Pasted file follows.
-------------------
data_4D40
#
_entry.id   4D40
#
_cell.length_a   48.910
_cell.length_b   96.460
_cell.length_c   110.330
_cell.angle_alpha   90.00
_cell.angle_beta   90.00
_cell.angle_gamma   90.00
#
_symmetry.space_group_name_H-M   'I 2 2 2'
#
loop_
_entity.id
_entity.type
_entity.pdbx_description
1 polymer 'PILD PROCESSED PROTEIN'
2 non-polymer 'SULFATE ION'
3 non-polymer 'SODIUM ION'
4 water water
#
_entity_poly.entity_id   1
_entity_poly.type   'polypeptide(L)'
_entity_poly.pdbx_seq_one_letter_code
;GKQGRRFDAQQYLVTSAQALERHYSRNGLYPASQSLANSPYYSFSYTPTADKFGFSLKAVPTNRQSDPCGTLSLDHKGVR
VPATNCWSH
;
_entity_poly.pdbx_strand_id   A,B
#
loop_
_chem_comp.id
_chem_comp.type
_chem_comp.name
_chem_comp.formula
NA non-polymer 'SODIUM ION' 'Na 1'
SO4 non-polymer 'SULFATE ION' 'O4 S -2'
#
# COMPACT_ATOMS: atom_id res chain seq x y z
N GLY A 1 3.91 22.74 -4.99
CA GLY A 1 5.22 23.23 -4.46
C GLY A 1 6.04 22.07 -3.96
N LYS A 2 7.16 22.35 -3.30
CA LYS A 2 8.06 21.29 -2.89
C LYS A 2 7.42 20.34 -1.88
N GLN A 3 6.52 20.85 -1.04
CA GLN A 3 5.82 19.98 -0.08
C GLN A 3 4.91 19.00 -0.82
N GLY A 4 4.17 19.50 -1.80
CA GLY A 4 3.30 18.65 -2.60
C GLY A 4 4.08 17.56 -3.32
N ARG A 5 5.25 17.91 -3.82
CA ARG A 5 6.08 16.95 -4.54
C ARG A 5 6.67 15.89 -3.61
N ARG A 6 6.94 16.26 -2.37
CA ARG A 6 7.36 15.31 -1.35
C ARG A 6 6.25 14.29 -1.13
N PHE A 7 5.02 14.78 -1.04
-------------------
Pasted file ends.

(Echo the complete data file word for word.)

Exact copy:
data_4D40
#
_entry.id   4D40
#
_cell.length_a   48.910
_cell.length_b   96.460
_cell.length_c   110.330
_cell.angle_alpha   90.00
_cell.angle_beta   90.00
_cell.angle_gamma   90.00
#
_symmetry.space_group_name_H-M   'I 2 2 2'
#
loop_
_entity.id
_entity.type
_entity.pdbx_description
1 polymer 'PILD PROCESSED PROTEIN'
2 non-polymer 'SULFATE ION'
3 non-polymer 'SODIUM ION'
4 water water
#
_entity_poly.entity_id   1
_entity_poly.type   'polypeptide(L)'
_entity_poly.pdbx_seq_one_letter_code
;GKQGRRFDAQQYLVTSAQALERHYSRNGLYPASQSLANSPYYSFSYTPTADKFGFSLKAVPTNRQSDPCGTLSLDHKGVR
VPATNCWSH
;
_entity_poly.pdbx_strand_id   A,B
#
loop_
_chem_comp.id
_chem_comp.type
_chem_comp.name
_chem_comp.formula
NA non-polymer 'SODIUM ION' 'Na 1'
SO4 non-polymer 'SULFATE ION' 'O4 S -2'
#
# COMPACT_ATOMS: atom_id res chain seq x y z
N GLY A 1 3.91 22.74 -4.99
CA GLY A 1 5.22 23.23 -4.46
C GLY A 1 6.04 22.07 -3.96
N LYS A 2 7.16 22.35 -3.30
CA LYS A 2 8.06 21.29 -2.89
C LYS A 2 7.42 20.34 -1.88
N GLN A 3 6.52 20.85 -1.04
CA GLN A 3 5.82 19.98 -0.08
C GLN A 3 4.91 19.00 -0.82
N GLY A 4 4.17 19.50 -1.80
CA GLY A 4 3.30 18.65 -2.60
C GLY A 4 4.08 17.56 -3.32
N ARG A 5 5.25 17.91 -3.82
CA ARG A 5 6.08 16.95 -4.54
C ARG A 5 6.67 15.89 -3.61
N ARG A 6 6.94 16.26 -2.37
CA ARG A 6 7.36 15.31 -1.35
C ARG A 6 6.25 14.29 -1.13
N PHE A 7 5.02 14.78 -1.04